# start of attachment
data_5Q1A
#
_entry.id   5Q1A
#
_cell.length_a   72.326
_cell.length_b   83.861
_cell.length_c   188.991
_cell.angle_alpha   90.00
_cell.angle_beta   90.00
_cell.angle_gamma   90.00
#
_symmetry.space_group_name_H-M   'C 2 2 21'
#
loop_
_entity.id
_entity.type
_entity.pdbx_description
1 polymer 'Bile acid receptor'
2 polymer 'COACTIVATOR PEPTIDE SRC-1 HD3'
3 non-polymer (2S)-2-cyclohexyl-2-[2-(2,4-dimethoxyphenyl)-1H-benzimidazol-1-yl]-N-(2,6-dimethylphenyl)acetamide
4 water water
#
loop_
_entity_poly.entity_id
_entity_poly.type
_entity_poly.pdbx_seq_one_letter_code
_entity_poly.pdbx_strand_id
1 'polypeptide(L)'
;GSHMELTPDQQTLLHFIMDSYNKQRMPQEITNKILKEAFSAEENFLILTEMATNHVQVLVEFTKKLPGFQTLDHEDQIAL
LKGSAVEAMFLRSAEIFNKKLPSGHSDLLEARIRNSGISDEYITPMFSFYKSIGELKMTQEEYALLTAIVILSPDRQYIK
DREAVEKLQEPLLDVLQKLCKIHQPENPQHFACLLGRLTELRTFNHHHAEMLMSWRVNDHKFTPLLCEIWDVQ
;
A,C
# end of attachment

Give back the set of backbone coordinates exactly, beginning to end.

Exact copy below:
data_5Q1A
#
_entry.id   5Q1A
#
_cell.length_a   72.326
_cell.length_b   83.861
_cell.length_c   188.991
_cell.angle_alpha   90.00
_cell.angle_beta   90.00
_cell.angle_gamma   90.00
#
_symmetry.space_group_name_H-M   'C 2 2 21'
#
loop_
_entity.id
_entity.type
_entity.pdbx_description
1 polymer 'Bile acid receptor'
2 polymer 'COACTIVATOR PEPTIDE SRC-1 HD3'
3 non-polymer (2S)-2-cyclohexyl-2-[2-(2,4-dimethoxyphenyl)-1H-benzimidazol-1-yl]-N-(2,6-dimethylphenyl)acetamide
4 water water
#
loop_
_entity_poly.entity_id
_entity_poly.type
_entity_poly.pdbx_seq_one_letter_code
_entity_poly.pdbx_strand_id
1 'polypeptide(L)'
;GSHMELTPDQQTLLHFIMDSYNKQRMPQEITNKILKEAFSAEENFLILTEMATNHVQVLVEFTKKLPGFQTLDHEDQIAL
LKGSAVEAMFLRSAEIFNKKLPSGHSDLLEARIRNSGISDEYITPMFSFYKSIGELKMTQEEYALLTAIVILSPDRQYIK
DREAVEKLQEPLLDVLQKLCKIHQPENPQHFACLLGRLTELRTFNHHHAEMLMSWRVNDHKFTPLLCEIWDVQ
;
A,C